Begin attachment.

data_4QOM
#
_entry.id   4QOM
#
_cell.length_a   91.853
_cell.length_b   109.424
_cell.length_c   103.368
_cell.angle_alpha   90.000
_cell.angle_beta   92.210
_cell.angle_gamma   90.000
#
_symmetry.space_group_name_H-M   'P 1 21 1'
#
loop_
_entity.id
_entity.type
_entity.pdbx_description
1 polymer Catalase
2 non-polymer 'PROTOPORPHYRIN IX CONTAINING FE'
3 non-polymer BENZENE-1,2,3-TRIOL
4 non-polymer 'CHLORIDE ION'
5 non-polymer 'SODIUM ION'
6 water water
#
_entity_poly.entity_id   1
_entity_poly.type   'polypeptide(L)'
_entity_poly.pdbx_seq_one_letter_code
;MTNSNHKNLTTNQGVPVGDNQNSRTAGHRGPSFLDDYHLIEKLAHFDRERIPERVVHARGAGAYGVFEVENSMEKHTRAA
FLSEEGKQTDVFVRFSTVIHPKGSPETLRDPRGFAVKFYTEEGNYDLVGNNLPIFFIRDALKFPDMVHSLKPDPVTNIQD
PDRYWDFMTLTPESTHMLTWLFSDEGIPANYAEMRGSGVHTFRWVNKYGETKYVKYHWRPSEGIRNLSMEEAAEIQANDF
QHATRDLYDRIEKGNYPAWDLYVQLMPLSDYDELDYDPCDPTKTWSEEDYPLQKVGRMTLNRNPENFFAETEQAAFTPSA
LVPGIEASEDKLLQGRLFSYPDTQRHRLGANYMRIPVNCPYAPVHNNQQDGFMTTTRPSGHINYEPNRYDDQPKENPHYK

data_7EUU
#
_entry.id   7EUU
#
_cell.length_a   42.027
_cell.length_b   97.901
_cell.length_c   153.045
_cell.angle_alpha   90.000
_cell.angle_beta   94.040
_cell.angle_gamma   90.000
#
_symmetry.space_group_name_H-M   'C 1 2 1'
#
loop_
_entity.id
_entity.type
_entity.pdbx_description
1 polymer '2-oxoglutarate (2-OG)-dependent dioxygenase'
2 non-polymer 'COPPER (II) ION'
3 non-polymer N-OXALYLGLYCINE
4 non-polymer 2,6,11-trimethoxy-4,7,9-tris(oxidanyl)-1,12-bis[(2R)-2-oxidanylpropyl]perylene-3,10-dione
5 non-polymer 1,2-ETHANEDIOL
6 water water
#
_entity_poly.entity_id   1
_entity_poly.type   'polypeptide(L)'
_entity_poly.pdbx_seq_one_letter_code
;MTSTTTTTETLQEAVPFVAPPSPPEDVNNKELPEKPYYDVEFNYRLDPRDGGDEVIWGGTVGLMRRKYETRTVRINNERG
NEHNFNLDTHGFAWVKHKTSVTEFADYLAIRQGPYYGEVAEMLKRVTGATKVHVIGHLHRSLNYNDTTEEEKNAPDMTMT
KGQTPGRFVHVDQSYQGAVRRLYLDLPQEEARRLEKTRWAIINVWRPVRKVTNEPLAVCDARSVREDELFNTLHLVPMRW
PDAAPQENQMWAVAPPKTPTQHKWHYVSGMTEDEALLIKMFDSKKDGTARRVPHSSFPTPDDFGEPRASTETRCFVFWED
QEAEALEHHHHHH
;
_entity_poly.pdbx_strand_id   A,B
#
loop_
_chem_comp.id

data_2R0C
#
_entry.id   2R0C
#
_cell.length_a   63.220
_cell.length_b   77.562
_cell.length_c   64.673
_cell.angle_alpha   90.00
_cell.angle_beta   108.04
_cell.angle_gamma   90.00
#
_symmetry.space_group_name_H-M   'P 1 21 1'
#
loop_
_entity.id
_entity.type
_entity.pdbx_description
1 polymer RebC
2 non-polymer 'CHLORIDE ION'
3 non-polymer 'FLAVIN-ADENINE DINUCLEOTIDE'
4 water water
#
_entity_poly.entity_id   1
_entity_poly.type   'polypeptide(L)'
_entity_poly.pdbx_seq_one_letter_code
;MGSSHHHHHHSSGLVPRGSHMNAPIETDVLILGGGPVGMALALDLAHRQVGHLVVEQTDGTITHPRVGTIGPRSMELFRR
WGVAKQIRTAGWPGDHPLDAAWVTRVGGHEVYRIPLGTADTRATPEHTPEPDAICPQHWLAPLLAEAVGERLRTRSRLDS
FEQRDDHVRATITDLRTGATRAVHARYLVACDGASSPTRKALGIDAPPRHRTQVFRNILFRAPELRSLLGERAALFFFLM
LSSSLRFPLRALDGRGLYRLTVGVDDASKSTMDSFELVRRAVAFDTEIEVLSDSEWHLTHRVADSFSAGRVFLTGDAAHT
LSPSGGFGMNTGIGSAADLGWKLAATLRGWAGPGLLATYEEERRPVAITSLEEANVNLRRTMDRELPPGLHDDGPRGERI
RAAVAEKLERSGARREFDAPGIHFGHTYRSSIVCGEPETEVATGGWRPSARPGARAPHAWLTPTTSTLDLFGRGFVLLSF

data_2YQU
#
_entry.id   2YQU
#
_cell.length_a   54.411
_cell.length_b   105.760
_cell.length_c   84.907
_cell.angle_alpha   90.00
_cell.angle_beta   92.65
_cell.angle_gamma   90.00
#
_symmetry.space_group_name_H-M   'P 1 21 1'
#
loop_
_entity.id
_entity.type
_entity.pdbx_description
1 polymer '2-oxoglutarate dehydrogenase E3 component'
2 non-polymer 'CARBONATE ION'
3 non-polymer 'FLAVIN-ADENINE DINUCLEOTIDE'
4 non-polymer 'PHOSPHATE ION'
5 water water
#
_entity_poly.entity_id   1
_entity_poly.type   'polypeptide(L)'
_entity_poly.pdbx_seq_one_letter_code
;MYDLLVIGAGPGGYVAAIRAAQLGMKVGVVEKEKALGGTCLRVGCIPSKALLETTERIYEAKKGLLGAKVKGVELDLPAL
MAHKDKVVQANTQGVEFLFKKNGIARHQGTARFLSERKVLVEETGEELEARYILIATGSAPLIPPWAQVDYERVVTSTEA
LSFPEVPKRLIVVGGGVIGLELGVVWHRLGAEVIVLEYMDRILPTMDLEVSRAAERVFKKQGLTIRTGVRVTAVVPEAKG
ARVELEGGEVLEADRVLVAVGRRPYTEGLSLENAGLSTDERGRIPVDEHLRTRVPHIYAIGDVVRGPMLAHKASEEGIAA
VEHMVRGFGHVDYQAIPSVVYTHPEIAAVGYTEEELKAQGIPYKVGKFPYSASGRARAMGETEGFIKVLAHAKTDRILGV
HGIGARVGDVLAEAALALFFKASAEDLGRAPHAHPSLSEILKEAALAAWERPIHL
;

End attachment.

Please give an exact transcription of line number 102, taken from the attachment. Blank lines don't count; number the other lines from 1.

#